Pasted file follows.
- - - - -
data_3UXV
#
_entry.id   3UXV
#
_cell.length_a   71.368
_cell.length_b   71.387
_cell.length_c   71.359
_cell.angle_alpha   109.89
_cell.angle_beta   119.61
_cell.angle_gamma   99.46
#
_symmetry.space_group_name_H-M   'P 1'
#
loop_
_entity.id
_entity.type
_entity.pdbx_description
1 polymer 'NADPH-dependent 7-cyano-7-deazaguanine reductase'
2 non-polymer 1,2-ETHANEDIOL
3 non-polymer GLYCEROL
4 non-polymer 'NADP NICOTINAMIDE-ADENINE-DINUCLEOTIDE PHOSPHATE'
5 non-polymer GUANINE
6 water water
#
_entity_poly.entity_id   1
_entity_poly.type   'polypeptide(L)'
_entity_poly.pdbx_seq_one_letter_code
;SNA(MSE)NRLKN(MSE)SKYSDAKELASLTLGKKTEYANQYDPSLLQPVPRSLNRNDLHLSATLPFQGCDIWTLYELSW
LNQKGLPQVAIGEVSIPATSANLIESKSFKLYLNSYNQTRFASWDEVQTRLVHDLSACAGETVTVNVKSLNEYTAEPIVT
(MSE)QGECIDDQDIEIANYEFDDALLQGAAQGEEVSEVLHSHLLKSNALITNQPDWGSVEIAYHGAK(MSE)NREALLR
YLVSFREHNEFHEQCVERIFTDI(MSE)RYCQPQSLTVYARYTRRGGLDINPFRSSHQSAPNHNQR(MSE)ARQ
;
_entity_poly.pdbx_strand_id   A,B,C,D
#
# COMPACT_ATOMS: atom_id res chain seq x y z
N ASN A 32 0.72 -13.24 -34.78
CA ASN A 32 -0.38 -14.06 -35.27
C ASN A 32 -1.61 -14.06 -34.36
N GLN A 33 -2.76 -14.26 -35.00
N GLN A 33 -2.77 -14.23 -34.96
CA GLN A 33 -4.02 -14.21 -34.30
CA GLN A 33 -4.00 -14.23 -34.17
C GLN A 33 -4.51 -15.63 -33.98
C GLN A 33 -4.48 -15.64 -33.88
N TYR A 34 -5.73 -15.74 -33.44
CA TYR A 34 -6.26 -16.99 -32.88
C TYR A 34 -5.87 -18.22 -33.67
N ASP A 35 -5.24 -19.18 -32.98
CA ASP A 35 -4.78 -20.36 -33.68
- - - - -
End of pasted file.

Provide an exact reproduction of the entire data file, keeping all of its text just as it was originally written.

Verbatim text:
data_3UXV
#
_entry.id   3UXV
#
_cell.length_a   71.368
_cell.length_b   71.387
_cell.length_c   71.359
_cell.angle_alpha   109.89
_cell.angle_beta   119.61
_cell.angle_gamma   99.46
#
_symmetry.space_group_name_H-M   'P 1'
#
loop_
_entity.id
_entity.type
_entity.pdbx_description
1 polymer 'NADPH-dependent 7-cyano-7-deazaguanine reductase'
2 non-polymer 1,2-ETHANEDIOL
3 non-polymer GLYCEROL
4 non-polymer 'NADP NICOTINAMIDE-ADENINE-DINUCLEOTIDE PHOSPHATE'
5 non-polymer GUANINE
6 water water
#
_entity_poly.entity_id   1
_entity_poly.type   'polypeptide(L)'
_entity_poly.pdbx_seq_one_letter_code
;SNA(MSE)NRLKN(MSE)SKYSDAKELASLTLGKKTEYANQYDPSLLQPVPRSLNRNDLHLSATLPFQGCDIWTLYELSW
LNQKGLPQVAIGEVSIPATSANLIESKSFKLYLNSYNQTRFASWDEVQTRLVHDLSACAGETVTVNVKSLNEYTAEPIVT
(MSE)QGECIDDQDIEIANYEFDDALLQGAAQGEEVSEVLHSHLLKSNALITNQPDWGSVEIAYHGAK(MSE)NREALLR
YLVSFREHNEFHEQCVERIFTDI(MSE)RYCQPQSLTVYARYTRRGGLDINPFRSSHQSAPNHNQR(MSE)ARQ
;
_entity_poly.pdbx_strand_id   A,B,C,D
#
# COMPACT_ATOMS: atom_id res chain seq x y z
N ASN A 32 0.72 -13.24 -34.78
CA ASN A 32 -0.38 -14.06 -35.27
C ASN A 32 -1.61 -14.06 -34.36
N GLN A 33 -2.76 -14.26 -35.00
N GLN A 33 -2.77 -14.23 -34.96
CA GLN A 33 -4.02 -14.21 -34.30
CA GLN A 33 -4.00 -14.23 -34.17
C GLN A 33 -4.51 -15.63 -33.98
C GLN A 33 -4.48 -15.64 -33.88
N TYR A 34 -5.73 -15.74 -33.44
CA TYR A 34 -6.26 -16.99 -32.88
C TYR A 34 -5.87 -18.22 -33.67
N ASP A 35 -5.24 -19.18 -32.98
CA ASP A 35 -4.78 -20.36 -33.68